Admin Control Panel

New Post | Settings | Change Layout | Edit HTML | Edit posts | Sign Out

MEBO - UBIOME study 2018



MEBO Gut Microbiome Study
"Microbial Basis of Systemic Malodor and PATM Conditions (PATM)"
Funded by uBiome Research Grant

"Microbial Basis of Systemic Malodor and PATM Conditions (PATM)"

Dynamics of the Gut Microbiota in
Idiopathic Malodor Production

Started May 2018 - Ongoing

Current people sent kits : 100/100
3 kits per person


Participation info : LINK English

MEBO Private Facebook Group
to join : go to
or contact
Ubiome Gut EXPLORER : 10% OFF
Join/Watch the weekly
TMAU UP Podcasts

Videos : TMAU stories

MEBO Map Testing & Meetups

Full details :
want listed ? contact
Metabolomic Profiling Study

Start : Aug 2016
Stage 1 : 27 Canadian volunteers to test
Latest click here (26 oct) :
17 samples returned

Note : Stage 1 is Canada only.
Return cut-off date : passed
Analysis can take 6/8 weeks
Analysis start in/before Nov
MEBO Research is a
NORD Member Organization
See RareConnect

£ 943.03/GBP
$ 568.00/USD

TOTAL at today's ROE
£0.80/GBP = $1.00/USD

£1,398.07 = $1,745.14



Your currency will be automatically converted to USD or GBP by PayPal.

Option: pay with your credit card instead of PayPal account by clicking on either Donate button above.

Popular Posts (last 30 days)

Upcoming get-togethers

Let us know if you want a meetup listed

Subscribe to Blog

Enter your email address:

Delivered by FeedBurner

You will be sent a verification email

Subscribe in a reader

Blog Archive

Monday, December 22, 2008

Recent Monell Institute paper : Odor ID in mice not disguised by diet

Scientists from the Monell Center present behavioral and chemical findings to reveal that an individual's underlying 'odor signature' remains detectable even in the face of major dietary changes. The findings indicate that biologically-based odorprints, like fingerprints, could be a reliable way to identify individual humans.
This recent research paper from the Monell Institute at first glance seems to raise more questions than answers for metabolic body odor and halitosis sufferers, under the premise we hope the smells we are known for aren't our 'signature' smells. It wouldn't seem so, since it's very unlikely there's any advantage in having such a signature as fecal body odor :) . The signature seems to be mainly to do with odors associated with the Major Histocompatibility Complex, a cluster of genes important to immune system integrity and identity. Usually the olfactory cues in that case are looking for odor differences.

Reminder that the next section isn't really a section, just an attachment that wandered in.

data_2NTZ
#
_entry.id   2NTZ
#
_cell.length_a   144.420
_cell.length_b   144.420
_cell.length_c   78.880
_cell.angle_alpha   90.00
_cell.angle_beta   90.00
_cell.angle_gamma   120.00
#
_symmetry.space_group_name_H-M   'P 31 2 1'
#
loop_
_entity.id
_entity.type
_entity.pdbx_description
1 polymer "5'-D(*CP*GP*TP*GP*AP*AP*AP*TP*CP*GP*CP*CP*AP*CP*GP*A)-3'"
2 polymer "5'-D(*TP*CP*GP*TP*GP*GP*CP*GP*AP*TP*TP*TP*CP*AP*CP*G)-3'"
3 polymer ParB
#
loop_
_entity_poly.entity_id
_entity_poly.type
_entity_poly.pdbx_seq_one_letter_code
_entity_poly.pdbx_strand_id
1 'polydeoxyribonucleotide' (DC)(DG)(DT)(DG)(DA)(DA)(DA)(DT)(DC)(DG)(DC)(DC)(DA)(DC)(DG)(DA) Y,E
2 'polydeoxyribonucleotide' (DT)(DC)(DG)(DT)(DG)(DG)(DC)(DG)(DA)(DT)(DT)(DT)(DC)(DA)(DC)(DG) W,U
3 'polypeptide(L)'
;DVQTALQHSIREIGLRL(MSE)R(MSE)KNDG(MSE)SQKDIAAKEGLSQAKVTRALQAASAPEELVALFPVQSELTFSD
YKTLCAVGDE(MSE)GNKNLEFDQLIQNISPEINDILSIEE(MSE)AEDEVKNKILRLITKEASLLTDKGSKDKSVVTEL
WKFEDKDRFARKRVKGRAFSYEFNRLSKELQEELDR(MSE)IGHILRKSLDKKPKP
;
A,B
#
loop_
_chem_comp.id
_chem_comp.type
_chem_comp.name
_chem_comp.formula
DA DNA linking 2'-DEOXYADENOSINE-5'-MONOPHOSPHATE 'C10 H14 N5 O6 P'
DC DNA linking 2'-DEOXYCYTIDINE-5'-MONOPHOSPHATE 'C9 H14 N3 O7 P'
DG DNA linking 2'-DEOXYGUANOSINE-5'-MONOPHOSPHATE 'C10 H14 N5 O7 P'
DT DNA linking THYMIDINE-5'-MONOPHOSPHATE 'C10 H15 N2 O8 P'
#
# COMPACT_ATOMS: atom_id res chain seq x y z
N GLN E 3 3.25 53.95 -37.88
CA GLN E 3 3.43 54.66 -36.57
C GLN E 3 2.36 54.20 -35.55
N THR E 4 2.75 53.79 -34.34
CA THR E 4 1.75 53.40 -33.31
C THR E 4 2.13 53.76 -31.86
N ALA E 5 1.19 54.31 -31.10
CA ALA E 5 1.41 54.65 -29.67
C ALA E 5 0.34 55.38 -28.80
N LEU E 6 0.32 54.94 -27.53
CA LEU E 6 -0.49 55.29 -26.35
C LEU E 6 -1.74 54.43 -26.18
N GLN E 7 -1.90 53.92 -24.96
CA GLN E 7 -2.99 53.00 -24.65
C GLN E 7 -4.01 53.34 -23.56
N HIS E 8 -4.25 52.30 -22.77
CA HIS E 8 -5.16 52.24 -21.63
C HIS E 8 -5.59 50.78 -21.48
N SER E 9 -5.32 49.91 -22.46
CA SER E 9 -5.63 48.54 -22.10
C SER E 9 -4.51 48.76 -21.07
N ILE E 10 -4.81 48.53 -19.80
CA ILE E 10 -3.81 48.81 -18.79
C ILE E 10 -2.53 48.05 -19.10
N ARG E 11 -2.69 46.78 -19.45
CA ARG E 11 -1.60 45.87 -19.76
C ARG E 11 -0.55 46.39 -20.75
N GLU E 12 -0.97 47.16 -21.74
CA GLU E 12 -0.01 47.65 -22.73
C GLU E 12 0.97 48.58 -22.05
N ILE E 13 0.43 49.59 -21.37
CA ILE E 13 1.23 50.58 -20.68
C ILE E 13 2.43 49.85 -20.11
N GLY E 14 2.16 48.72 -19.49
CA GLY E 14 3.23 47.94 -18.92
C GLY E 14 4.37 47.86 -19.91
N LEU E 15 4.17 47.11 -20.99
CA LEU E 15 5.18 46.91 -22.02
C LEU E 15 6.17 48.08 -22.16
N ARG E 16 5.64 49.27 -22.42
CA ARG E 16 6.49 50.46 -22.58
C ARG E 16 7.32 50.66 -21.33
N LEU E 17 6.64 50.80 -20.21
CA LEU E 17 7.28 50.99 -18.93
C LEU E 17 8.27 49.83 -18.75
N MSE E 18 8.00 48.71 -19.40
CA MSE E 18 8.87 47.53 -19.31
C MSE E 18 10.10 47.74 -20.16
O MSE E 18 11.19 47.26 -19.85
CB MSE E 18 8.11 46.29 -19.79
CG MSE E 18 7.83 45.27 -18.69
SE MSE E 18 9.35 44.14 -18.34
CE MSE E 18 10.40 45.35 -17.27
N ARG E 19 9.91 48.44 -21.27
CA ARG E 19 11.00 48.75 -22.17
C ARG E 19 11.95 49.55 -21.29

It is interesting that they mention how strongly diet can influence odortypes. This is generally accepted regarding different cultures and their diets, although presumably no culture accepts fecal body odor. Presumably they mean people can smell of the diet (for instance eating a curry), and also the odors from microbes feeding off the diet and resulting metabolites, but again fecal body odor and trimethylaminuria are unlikely part of the equation. They likely mean at very subtle, or undetectable, or desensitized levels. Metabolic body odor is likely a different ball game altogether. The sad part seems to be that they accept diet can make people smell all of all sorts of smells, but the only test for sufferers on offer is the trimethylamine test. The test used for these mice would seem much more preferable (i.e. a blank slate)

Also of interest is how many chemicals from their environment was in their urine. Full Paper: Genetically-Based Olfactory Signatures Persist Despite Dietary Variation



Post a Comment